Real Research: A Guide to Effective Performance Management

Performance appraisals are often called performance reviews, which commonly get confused with performance coaching. Simply put, performance reviews are day-to-day performance management, and performance coaching is continuous coaching for development.

Why do managers often confuse these two most important management practices? We suppose in most organisations, the need to deliver tangible results still constitutes a critical performance scorecard.

Dr. Lily Cheng recalls two occasions where she was invited to speak on leadership matters and the topic of what keeps leaders awake at night to 100 leaders in a seminar for non-profit organisations, and to 200 SME leaders at an event held by SPRING Singapore. On both occasions, issues on performance management were raised. Specifically, there was the question of why leaders in the past, today, and even in the foreseeable future are troubled by performance management? 

Most leaders have little confidence in the efficacy of their performance management system and processes. In addition, most people managers have raised an issue with the administrative burden of the appraisal process. What then can we do as leaders to ensure that employees are given day-to-day performance reviews so that the efforts needed in the annual appraisal will not be dreaded and daunting?  

Ever since performance reviews came into existence, there has been the question of to kill or not to kill them? Continuing the debate on the utility of performance reviews, let’s take a moment to reflect: 

How many of you agree that you can do an excellent job with an annual performance review?

How many of you agree that you can do better with ongoing performance reviews?

The answer is obvious, I hope. Tiger Woods, who is among the most successful golfers of all time, was interviewed and asked if he was given direction, feedback and development just once per year. As you can imagine, this was absolutely not the case. 

How much time do your managers spend having meaningful conversations about performance issues? Is this a weekly event or is it reserved for quarterly, biannual, and annual reviews? Do your managers get to the key performance issues during these performance review conversations?  Meaningful, ongoing performance review conversations will roughly constitute:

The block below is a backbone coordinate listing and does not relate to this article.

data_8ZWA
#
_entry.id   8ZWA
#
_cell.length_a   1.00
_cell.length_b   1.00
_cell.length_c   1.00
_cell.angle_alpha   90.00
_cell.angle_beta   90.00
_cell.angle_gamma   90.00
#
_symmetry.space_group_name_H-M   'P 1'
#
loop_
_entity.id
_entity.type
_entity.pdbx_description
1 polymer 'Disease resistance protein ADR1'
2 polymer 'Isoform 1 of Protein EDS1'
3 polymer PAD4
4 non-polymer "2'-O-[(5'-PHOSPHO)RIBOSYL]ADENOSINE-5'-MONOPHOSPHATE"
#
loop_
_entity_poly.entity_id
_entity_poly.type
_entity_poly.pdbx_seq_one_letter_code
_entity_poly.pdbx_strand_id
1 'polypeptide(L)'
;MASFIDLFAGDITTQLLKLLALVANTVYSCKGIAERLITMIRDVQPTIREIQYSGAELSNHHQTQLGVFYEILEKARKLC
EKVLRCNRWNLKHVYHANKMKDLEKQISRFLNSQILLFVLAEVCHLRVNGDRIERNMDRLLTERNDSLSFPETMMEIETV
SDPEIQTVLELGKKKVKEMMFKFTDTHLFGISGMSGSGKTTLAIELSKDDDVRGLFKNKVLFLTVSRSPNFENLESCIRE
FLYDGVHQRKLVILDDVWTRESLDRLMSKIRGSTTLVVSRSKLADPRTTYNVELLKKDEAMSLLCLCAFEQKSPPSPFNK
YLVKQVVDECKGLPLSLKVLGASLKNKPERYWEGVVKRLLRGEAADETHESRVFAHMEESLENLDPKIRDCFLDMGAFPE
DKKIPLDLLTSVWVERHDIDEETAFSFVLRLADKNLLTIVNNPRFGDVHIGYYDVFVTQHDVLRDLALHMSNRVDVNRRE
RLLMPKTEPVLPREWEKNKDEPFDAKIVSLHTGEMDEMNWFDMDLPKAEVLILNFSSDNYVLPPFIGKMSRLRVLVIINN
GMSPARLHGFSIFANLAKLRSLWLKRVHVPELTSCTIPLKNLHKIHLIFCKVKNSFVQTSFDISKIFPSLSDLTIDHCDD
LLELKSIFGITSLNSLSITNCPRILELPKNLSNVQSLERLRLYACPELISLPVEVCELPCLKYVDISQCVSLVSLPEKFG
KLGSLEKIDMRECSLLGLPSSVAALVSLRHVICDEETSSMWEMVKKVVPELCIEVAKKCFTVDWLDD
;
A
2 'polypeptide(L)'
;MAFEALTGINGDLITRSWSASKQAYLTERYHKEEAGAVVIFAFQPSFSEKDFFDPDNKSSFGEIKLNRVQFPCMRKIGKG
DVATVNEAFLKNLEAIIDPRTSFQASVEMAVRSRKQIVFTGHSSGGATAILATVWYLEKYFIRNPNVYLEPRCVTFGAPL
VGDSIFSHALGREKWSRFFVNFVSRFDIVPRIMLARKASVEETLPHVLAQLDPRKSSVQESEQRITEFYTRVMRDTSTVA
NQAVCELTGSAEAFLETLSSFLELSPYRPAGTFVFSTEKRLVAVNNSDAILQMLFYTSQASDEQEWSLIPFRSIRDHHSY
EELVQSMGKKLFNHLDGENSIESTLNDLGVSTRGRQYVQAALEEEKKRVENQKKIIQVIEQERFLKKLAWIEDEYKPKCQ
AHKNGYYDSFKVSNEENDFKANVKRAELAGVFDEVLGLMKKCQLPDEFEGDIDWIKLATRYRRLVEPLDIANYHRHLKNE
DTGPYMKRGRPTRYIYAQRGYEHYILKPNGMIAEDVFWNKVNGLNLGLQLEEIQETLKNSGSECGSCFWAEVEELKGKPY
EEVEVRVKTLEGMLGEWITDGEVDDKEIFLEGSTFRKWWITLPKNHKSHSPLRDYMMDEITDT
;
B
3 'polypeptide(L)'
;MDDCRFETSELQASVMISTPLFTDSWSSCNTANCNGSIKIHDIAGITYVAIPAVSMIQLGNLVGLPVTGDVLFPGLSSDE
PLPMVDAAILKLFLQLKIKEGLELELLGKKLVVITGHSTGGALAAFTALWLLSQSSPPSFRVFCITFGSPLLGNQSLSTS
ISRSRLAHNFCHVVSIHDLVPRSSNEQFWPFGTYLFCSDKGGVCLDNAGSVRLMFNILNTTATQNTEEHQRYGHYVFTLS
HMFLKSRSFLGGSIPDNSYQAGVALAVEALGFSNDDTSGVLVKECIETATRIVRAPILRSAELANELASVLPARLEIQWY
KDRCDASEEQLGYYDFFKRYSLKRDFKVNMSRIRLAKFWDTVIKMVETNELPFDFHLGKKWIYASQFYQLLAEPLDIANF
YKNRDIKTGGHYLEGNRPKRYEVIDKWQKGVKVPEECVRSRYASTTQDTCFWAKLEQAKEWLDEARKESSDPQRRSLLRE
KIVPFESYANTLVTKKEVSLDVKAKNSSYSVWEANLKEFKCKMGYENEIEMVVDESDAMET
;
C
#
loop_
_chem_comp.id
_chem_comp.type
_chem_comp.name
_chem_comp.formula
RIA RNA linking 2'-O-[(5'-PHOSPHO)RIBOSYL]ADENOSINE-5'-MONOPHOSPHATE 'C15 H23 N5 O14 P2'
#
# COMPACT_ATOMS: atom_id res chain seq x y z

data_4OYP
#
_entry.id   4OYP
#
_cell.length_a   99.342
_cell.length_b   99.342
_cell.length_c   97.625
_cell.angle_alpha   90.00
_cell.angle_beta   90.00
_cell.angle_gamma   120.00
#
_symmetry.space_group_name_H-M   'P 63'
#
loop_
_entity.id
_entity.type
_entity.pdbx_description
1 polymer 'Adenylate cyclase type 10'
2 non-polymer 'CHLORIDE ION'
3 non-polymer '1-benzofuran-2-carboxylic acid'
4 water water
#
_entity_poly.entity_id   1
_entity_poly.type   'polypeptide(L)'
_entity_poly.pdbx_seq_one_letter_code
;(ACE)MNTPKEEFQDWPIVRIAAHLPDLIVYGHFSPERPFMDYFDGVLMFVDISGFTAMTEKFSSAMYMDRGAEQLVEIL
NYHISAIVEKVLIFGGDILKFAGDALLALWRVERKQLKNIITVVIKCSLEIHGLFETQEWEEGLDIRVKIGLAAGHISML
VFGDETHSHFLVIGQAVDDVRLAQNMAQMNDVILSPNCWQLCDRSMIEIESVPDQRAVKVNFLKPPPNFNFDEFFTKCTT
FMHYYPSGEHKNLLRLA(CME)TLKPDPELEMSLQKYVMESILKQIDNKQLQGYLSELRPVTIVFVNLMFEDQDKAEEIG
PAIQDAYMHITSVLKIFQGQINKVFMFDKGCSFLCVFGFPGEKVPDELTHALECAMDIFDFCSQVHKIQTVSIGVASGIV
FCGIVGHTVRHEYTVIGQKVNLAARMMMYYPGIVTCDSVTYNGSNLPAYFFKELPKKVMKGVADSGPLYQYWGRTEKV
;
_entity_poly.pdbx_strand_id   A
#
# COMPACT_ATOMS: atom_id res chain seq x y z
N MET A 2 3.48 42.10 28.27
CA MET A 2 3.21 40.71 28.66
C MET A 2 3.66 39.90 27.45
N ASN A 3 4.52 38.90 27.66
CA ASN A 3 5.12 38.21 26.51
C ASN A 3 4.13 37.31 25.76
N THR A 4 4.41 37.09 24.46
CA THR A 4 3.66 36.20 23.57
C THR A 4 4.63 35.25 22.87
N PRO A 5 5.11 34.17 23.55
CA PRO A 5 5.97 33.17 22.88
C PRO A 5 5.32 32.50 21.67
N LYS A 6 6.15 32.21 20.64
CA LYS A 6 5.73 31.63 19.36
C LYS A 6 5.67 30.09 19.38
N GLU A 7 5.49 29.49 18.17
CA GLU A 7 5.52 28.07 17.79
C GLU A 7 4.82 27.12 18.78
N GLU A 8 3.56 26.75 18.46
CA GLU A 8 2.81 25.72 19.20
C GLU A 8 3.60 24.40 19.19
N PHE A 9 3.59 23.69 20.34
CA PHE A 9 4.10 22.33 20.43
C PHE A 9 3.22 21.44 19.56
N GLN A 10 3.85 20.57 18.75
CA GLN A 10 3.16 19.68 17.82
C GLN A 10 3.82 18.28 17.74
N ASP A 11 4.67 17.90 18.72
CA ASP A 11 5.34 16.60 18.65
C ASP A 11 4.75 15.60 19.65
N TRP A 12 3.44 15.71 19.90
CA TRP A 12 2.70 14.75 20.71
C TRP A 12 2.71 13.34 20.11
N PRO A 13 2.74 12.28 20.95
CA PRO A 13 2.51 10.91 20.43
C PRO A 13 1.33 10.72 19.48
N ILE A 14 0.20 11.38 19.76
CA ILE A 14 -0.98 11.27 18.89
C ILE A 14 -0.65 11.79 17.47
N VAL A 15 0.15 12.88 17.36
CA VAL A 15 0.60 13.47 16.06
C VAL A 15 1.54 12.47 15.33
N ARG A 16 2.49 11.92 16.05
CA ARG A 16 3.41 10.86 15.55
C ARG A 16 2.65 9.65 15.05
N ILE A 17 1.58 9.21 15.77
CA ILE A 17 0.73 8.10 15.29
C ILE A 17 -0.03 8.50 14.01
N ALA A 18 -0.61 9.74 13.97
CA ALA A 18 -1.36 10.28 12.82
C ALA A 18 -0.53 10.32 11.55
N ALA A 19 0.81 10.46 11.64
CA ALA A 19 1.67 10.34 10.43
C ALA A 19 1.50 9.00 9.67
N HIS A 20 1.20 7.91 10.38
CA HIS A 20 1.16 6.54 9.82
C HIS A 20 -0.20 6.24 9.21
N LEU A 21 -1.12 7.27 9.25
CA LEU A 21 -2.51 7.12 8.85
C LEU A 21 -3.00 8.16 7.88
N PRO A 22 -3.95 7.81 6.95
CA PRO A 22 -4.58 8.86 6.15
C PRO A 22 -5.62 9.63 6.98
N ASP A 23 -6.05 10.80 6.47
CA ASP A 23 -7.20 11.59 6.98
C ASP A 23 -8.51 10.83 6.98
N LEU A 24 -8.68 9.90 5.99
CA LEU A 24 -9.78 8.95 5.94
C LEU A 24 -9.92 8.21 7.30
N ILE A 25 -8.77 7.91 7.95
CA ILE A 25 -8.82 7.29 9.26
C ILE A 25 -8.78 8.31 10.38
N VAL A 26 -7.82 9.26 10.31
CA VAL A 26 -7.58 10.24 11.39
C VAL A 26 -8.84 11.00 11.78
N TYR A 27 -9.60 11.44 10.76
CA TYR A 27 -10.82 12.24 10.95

Let’s now take a look at performance coaching, which is continuous coaching for development. Significantly, managers must not work under the illusion that focusing on continuous performance review conversations will improve their performance.  

Take for example that of a frustrated manager with a direct report who consistently fails to produce an important report on time. That direct report can’t get the figures from his colleague, who is un-cooperative. In this case, is the real issue poor performance or the lack of competence in having  a productive working relationship with a colleague? Probably both. We can go on and give various examples, but ultimately, we must recognise as leaders, that we need to have both ongoing performance review conversations and performance coaching.

Performance coaching needs to be conducted in an efficient and productive manner so that it provides our direct reports a way to connect, learn, and grow both within the company, and on their own career paths. Performance coaching boosts productivity and effectiveness. If leaders in your organisation tell you that they don’t have the time to coach others, go deeper and review if time is truly the problem or if coaching is just seen as a nice-to-have and not a must.

Leaders must recognise that performance coaching is needed to help their direct reports fulfil their roles and adapt to changing performance circumstances. It is an essential, and when done right, not only boosts the expertise of the one being coached, but also helps to establish connections with direct reports and builds a culture of trust.

Through performance coaching, leaders can strengthen their direct reports’ skills to delegate and empower them in more of their tasks. Leaders are then freed up to focus on more important leadership responsibilities.  

The immediate R.O.I. of performance reviews and performance coaching is the retention of motivated staff who will contribute significantly to business outcomes.

Long, J. (2005). The Difference Between Managing Performance and Coaching. Association for Talent Development. 

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